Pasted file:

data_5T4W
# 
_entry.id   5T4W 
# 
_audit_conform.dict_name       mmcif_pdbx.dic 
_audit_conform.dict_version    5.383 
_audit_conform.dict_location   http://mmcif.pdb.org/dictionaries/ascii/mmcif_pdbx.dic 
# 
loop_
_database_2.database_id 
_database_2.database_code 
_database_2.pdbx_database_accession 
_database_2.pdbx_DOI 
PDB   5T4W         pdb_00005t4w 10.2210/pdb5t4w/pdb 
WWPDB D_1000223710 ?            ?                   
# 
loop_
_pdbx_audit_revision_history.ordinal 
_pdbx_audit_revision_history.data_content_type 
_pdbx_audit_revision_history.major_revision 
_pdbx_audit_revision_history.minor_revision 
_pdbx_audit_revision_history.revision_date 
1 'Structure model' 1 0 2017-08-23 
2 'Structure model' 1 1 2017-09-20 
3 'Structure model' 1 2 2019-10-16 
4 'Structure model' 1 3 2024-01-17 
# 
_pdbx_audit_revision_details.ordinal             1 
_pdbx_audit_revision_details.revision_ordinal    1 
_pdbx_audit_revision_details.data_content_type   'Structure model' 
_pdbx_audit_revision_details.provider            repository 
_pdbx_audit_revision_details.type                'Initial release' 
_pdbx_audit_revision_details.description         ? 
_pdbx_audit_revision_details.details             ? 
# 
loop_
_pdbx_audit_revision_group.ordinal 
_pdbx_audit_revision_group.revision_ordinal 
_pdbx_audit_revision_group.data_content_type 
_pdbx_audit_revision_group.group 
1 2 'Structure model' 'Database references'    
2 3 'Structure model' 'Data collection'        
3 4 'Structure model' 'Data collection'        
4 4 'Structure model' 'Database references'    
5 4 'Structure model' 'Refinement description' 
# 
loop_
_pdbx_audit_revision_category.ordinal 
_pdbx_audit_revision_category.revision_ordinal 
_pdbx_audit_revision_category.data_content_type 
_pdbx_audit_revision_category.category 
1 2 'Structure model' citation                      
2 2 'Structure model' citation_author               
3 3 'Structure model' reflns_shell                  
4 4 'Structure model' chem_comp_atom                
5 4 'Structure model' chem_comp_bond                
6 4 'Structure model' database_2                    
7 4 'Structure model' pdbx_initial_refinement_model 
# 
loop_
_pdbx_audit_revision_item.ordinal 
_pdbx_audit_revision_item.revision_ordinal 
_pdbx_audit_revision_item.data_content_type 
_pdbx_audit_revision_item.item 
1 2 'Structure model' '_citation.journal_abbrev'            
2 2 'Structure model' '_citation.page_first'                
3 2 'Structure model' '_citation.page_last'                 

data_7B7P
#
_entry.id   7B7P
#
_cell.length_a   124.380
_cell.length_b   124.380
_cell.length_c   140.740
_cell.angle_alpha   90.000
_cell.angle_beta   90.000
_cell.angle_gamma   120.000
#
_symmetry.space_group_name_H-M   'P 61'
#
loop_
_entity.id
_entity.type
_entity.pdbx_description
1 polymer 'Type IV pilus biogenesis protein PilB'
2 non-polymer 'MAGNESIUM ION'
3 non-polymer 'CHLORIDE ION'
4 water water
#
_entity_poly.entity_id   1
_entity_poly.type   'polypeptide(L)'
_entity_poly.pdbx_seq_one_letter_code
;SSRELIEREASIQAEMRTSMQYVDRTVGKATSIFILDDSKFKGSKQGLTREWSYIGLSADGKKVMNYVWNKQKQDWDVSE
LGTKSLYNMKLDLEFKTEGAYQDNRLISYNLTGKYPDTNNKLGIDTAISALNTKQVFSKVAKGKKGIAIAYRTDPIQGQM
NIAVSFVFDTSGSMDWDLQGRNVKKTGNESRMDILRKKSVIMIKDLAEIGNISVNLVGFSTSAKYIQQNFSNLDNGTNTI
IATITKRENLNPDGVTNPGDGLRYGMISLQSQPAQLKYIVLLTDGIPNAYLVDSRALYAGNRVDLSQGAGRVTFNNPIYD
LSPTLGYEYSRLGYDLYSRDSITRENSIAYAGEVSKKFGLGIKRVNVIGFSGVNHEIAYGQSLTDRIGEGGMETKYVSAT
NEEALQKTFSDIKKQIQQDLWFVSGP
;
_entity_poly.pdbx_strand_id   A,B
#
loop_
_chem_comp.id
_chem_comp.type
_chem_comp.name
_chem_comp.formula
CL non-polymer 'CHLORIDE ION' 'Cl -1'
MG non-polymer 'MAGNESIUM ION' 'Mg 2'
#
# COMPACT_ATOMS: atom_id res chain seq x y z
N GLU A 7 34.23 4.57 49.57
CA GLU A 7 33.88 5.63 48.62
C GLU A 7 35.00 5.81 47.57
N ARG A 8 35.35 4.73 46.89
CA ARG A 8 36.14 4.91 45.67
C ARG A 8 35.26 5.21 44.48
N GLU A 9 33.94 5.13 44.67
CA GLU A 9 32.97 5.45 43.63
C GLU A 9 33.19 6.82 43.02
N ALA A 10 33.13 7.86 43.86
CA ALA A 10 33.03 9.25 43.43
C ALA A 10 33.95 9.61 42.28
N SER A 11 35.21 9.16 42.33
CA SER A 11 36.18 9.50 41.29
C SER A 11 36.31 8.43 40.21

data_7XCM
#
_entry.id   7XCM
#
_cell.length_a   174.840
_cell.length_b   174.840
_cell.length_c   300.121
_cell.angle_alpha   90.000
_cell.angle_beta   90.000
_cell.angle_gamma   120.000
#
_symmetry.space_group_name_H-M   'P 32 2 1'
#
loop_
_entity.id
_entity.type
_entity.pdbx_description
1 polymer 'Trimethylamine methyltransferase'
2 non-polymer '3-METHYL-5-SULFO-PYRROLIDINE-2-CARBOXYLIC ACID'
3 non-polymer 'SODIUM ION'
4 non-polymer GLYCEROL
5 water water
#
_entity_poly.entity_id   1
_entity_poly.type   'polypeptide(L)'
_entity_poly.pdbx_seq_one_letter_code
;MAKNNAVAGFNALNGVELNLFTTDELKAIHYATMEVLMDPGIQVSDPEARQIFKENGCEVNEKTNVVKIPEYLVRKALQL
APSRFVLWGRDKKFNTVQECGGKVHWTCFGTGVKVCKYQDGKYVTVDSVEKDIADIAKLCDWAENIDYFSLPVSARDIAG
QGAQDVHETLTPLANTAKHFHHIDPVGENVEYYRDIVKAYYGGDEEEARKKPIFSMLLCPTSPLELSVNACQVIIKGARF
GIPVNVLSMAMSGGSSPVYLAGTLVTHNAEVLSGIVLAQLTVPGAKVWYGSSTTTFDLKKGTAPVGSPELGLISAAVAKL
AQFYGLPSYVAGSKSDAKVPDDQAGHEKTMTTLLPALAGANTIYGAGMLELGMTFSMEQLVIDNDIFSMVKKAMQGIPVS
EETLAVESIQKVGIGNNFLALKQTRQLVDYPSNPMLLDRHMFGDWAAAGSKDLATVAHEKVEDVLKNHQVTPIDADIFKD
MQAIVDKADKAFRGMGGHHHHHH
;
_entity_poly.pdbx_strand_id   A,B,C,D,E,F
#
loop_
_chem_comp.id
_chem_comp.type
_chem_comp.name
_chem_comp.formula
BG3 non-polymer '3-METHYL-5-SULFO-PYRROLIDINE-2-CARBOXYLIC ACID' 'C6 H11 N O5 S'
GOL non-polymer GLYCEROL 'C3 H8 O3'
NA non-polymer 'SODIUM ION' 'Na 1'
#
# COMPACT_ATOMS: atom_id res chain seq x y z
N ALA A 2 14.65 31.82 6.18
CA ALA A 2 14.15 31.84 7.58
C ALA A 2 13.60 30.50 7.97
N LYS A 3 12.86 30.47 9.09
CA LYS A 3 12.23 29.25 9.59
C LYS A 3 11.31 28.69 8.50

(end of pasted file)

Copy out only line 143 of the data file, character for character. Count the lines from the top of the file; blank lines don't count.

1 polymer 'Trimethylamine methyltransferase'